Emotional instability — I’m extremely moody, feel very little to no empathy to people and have limited capacity to stay true to myself
Competency bias — I carefully choose people who can influence me based on how much I like them without verifying their competence
Double agenda — I would silently disagree, put on kiddish behavior to deal with stressful situation and put on a happiness mask in order to push what is important for me personally
Contradicting psyche — I can believe in one things and next day change my mind without tolerating what other people think
After reading the above one would prescribe a visit to a psychologist and I won’t blame you. Some of it I knew and got disappointed to learn that I still had not addressed it. Some of it was a huge discovery which credits the solitude to let me learn and improve it.
2. Solitude & Bright potential
Second observation is that you will learn a lot about all the opportunities that lie in front of you.
Most of it are long forgotten promises that will remind you who you wanted to be and rest is new potential — lurking you won’t be able to ignore it this time.
You will need a good mission statement to filter all the noise and have discipline to action with consistency. Some thoughts I captured are hard to process and will require switching to a growth mindset. Others just need a kick in the ass to remind who you are.
Below are thoughts that made me continue to dream big despite the dark side of my personality:
There is no instruction how to be alone with yourself — it is one person exploration mission which might end up in disaster
Personal freedom is only achievable when you fight the scariest monsters in your head — one an a time
You won’t be able to find meaning in your life while staying busy all the time — all the chores of the world can wait while you search for yourself
Remember that no one can answer all “why’s” — YOU can be next big thing
We have a creator’s mind. We are wired to build bridges, cities, worlds or life
Being sad is ok, it gives you a chance to change, push you out to bright side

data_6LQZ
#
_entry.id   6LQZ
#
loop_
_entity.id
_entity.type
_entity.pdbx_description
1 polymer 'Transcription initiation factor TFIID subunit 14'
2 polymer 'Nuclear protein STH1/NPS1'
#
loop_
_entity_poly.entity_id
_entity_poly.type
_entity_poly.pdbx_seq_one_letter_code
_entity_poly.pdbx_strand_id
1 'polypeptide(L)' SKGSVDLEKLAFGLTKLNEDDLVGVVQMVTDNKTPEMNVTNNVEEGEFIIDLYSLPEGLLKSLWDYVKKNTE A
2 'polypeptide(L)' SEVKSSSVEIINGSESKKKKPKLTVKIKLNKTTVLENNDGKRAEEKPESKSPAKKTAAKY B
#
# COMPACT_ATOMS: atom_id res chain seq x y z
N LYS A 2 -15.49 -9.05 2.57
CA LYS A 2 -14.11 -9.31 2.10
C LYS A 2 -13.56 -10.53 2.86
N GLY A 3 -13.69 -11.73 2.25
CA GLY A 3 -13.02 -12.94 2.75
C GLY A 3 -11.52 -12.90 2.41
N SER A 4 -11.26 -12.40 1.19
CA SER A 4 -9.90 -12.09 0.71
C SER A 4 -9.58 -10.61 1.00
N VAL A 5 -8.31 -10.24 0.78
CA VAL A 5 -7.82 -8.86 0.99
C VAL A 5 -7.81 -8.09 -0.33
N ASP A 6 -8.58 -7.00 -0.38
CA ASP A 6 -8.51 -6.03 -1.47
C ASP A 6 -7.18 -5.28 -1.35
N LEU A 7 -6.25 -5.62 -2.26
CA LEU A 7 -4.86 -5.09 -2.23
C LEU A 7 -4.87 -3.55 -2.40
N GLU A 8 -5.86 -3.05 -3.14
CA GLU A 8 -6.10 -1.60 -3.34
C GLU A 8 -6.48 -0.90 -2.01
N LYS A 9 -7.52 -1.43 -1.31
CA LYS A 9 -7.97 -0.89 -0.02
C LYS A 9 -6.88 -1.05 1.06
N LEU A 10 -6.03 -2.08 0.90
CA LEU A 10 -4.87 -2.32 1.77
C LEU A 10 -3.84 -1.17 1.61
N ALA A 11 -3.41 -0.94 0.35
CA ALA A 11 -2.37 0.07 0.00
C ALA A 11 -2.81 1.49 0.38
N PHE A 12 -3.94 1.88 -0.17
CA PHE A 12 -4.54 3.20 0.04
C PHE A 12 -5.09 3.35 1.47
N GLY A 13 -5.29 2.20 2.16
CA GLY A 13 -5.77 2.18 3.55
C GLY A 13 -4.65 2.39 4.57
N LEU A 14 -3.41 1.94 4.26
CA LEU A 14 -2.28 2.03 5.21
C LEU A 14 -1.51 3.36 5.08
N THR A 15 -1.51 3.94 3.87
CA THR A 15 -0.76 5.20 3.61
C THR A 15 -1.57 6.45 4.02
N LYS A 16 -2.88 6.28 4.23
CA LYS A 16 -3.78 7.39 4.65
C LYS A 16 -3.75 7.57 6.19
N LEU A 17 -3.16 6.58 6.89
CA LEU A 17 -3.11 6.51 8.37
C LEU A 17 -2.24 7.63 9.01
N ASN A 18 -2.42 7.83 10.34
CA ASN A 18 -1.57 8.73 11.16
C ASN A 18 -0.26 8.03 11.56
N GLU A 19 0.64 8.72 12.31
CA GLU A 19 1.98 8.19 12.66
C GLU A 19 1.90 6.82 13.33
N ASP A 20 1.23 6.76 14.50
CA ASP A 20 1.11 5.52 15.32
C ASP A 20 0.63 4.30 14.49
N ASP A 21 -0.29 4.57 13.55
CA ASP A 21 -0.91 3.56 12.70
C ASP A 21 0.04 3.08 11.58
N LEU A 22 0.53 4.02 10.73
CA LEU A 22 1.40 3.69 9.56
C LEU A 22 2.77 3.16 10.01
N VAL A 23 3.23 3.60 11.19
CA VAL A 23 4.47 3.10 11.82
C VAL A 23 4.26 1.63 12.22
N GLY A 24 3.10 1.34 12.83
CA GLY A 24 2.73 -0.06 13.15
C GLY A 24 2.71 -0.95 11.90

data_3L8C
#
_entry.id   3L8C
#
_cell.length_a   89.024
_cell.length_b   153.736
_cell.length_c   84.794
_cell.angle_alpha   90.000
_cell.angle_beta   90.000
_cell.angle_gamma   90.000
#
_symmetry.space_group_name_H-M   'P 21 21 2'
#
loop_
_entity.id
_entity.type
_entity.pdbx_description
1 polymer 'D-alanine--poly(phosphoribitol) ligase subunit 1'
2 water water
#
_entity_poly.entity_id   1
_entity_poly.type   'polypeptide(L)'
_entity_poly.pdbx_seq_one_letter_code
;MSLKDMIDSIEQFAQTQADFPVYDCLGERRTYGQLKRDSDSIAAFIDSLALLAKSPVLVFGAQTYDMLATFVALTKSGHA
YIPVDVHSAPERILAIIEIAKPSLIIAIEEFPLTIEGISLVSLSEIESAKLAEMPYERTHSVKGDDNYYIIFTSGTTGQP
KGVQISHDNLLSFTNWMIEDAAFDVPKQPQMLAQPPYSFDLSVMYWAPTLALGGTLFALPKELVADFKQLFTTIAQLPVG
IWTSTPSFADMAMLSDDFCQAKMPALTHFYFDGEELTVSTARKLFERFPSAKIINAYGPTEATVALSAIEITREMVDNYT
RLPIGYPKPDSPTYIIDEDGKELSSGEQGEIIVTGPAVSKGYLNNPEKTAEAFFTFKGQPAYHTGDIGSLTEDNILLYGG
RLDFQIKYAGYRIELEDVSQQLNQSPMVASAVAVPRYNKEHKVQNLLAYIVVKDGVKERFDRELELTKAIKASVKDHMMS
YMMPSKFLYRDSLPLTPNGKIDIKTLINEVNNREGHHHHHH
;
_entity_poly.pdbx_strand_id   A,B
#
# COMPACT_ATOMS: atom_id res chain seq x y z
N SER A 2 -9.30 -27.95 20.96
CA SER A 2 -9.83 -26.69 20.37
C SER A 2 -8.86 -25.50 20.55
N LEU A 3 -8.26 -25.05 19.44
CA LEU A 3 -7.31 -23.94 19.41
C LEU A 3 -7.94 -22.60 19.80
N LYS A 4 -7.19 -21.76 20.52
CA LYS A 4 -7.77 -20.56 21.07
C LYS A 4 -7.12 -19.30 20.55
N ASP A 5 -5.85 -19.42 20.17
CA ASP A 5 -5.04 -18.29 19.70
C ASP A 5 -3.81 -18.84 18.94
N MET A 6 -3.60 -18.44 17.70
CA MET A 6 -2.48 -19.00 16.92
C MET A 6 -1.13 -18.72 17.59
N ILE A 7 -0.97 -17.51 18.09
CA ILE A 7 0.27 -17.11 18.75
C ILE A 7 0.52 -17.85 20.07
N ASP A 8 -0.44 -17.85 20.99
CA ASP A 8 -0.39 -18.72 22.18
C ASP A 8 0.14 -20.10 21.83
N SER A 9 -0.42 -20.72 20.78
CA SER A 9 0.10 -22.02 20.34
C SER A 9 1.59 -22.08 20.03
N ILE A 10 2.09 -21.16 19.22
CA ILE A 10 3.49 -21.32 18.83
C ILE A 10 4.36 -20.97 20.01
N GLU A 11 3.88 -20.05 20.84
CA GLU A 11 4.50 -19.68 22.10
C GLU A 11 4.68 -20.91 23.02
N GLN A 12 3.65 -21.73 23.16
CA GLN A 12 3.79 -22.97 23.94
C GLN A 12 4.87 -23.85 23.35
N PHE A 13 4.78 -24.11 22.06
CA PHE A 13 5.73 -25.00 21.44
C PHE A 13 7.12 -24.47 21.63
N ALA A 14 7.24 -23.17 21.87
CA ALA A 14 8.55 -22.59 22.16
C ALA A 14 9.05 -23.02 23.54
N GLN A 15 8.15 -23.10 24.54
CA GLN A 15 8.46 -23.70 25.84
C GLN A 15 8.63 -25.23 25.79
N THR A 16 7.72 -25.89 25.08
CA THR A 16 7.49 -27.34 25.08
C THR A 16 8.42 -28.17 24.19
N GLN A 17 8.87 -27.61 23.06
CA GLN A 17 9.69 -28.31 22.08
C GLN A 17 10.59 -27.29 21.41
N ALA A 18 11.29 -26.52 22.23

Regret comes very late — all the great moments could be wasted by going into work meetings, scrolling through instagram or unrealistic worries
Having too many back-up plans, especially around people is not greatest idea because you might lose your true self by trying to satisfy everything and everyone
3. Solitude & Productivity changes
The third observation is that change is inevitable.
There is no guarantee that life will only improve positively, but it will never stop moving in the direction you set — a north star. To me, it is a clear representation of the absolute need to stay courageous and take risks to fight with “your demons” eventually creating order from chaos.
Some of the learnings from the solitude experiment I have applied practically to personal and professional life. I managed to create extra time for things like travel, reading, resting and build up bravery to try new things. All of these aspects of my life help me succeed even more. Creating time through hard work as a concept is powerful however very misguided. Without going into much detail people start to take advantage of your time, claiming that you have nothing better to do and asking you to give up your priorities. Make sure to respect your own freedom as well as help people understand it.